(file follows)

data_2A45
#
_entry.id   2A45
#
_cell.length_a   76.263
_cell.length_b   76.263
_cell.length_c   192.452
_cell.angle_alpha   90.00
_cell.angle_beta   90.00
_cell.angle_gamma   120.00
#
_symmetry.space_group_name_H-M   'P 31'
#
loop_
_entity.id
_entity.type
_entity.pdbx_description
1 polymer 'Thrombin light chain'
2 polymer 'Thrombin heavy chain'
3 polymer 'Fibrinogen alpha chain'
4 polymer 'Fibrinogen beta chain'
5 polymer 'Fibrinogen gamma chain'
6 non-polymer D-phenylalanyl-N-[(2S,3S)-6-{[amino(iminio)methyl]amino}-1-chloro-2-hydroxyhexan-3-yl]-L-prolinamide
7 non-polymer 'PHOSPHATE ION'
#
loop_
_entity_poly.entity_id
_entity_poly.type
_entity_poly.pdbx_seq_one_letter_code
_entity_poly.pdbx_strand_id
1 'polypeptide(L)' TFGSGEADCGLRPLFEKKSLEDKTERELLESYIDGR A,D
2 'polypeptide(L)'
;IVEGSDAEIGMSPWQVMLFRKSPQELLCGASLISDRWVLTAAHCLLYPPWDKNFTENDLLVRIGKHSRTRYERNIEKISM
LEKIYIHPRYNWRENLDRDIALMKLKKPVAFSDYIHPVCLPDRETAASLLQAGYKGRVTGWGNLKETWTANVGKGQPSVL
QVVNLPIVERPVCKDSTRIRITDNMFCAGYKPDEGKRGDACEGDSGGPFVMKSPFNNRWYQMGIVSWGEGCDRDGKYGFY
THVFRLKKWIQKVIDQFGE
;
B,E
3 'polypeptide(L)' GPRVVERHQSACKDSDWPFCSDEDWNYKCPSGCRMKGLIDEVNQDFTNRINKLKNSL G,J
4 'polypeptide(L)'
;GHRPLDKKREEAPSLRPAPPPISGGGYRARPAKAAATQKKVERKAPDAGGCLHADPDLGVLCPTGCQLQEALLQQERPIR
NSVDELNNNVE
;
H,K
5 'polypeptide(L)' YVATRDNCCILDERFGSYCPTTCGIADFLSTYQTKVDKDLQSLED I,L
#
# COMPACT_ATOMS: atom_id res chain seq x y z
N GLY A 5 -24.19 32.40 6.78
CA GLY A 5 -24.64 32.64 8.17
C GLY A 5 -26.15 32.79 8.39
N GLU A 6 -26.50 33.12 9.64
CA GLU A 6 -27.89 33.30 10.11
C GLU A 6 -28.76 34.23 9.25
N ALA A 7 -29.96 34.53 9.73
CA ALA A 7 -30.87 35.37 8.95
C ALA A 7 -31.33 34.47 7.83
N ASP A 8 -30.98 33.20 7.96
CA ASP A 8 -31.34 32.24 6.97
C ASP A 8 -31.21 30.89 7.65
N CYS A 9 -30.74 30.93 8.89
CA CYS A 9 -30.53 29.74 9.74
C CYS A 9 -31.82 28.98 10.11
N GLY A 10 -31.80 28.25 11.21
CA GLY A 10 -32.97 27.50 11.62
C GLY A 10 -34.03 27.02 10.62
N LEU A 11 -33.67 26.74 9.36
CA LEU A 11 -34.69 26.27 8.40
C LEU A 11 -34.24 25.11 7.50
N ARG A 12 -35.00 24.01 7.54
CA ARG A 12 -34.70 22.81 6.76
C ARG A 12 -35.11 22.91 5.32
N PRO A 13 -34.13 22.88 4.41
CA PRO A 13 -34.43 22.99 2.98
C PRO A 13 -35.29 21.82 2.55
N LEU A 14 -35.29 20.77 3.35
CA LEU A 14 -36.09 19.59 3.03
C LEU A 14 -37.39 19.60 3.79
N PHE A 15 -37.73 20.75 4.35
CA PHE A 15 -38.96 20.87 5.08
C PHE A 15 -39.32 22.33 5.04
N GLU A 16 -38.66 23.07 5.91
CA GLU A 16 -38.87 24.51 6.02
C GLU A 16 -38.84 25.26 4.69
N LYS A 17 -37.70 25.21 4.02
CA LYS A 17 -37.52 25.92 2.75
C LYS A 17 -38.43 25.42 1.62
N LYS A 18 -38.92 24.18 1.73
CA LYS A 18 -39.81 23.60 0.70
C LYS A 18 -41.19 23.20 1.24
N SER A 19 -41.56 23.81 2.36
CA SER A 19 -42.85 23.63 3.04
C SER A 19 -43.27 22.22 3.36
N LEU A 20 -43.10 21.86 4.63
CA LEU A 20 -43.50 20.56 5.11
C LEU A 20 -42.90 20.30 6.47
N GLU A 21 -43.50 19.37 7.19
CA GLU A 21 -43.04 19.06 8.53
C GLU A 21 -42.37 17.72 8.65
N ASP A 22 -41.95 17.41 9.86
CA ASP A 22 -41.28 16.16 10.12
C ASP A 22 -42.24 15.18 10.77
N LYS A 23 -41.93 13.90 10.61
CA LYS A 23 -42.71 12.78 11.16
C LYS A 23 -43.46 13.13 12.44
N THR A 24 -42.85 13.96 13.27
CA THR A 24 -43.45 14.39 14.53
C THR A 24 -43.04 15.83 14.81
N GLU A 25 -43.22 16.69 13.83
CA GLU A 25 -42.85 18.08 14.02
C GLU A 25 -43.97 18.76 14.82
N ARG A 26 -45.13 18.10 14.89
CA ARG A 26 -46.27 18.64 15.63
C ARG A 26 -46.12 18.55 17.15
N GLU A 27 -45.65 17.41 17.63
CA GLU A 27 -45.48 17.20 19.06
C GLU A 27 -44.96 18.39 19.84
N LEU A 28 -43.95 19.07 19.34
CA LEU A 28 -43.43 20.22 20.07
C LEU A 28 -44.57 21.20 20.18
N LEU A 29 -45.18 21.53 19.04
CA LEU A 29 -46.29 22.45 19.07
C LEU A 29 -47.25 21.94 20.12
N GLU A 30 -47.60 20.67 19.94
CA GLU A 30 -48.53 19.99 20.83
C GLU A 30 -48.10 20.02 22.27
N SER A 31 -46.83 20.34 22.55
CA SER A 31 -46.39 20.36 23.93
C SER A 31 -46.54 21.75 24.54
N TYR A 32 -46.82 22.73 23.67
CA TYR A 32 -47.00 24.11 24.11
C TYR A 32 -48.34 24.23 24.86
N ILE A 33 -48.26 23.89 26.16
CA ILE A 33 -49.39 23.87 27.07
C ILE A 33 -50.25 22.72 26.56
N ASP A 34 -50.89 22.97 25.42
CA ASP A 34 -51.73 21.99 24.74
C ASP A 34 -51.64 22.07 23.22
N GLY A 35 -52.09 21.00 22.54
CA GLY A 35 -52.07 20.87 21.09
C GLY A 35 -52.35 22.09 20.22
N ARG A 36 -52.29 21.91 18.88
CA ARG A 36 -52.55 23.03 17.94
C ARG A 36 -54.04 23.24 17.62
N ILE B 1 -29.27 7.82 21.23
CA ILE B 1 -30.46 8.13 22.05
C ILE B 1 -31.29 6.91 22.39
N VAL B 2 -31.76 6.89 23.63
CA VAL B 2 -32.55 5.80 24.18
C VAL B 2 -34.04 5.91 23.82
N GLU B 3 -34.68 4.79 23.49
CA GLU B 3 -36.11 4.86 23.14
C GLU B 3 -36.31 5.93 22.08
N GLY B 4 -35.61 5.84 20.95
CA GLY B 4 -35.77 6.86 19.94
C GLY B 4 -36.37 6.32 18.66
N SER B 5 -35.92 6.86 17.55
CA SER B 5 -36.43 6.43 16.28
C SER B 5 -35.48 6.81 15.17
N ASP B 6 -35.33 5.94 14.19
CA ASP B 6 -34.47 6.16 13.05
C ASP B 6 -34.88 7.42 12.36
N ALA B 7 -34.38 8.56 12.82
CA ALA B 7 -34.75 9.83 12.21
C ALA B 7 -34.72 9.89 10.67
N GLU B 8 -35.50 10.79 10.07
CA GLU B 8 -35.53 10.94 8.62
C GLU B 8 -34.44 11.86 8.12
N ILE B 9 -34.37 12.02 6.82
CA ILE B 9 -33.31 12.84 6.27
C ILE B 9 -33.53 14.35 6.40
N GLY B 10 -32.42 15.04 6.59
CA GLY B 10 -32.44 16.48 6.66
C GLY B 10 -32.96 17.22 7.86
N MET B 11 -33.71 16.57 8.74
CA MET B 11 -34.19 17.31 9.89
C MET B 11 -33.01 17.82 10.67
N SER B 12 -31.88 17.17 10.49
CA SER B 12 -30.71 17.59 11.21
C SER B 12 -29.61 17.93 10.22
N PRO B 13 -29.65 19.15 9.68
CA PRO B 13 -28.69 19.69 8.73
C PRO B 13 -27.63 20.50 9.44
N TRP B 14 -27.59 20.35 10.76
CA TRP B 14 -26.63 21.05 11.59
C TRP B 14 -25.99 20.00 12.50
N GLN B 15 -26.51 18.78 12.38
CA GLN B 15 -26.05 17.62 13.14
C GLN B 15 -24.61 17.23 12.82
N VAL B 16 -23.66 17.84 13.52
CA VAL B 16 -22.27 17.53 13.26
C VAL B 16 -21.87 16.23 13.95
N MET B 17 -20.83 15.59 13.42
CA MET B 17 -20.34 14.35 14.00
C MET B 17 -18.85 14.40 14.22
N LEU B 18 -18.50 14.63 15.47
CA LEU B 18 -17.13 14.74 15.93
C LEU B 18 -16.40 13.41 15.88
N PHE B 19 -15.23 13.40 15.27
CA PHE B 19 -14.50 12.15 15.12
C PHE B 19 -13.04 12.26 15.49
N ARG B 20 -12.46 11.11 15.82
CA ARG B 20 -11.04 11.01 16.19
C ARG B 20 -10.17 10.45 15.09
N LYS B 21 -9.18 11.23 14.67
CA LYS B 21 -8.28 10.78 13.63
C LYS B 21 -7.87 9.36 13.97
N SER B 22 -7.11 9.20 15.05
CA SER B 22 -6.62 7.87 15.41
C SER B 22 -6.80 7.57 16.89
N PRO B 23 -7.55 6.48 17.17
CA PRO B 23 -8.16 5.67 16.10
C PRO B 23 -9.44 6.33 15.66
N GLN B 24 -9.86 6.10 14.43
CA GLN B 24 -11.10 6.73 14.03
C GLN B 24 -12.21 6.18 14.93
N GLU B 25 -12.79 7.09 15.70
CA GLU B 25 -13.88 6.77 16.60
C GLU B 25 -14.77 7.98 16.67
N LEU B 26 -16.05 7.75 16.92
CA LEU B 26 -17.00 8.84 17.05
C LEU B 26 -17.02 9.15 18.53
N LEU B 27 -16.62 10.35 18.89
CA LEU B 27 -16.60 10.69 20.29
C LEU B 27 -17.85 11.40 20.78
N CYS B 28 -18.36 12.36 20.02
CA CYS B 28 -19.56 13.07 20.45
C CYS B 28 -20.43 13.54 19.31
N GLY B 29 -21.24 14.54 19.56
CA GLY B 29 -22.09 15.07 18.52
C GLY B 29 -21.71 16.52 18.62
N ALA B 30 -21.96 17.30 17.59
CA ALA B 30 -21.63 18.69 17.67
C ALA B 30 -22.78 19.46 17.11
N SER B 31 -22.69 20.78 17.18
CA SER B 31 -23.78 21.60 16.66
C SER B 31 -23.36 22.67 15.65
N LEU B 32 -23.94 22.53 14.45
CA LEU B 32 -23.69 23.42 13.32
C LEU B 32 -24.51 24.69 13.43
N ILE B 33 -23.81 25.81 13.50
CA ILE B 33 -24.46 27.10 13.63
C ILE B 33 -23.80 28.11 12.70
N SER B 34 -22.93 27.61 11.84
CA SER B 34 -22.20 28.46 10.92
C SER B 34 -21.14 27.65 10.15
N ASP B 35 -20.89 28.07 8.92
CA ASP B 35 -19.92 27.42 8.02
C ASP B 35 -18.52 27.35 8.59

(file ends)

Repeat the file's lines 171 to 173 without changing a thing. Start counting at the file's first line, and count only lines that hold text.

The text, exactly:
N GLY B 10 -32.42 15.04 6.59
CA GLY B 10 -32.44 16.48 6.66
C GLY B 10 -32.96 17.22 7.86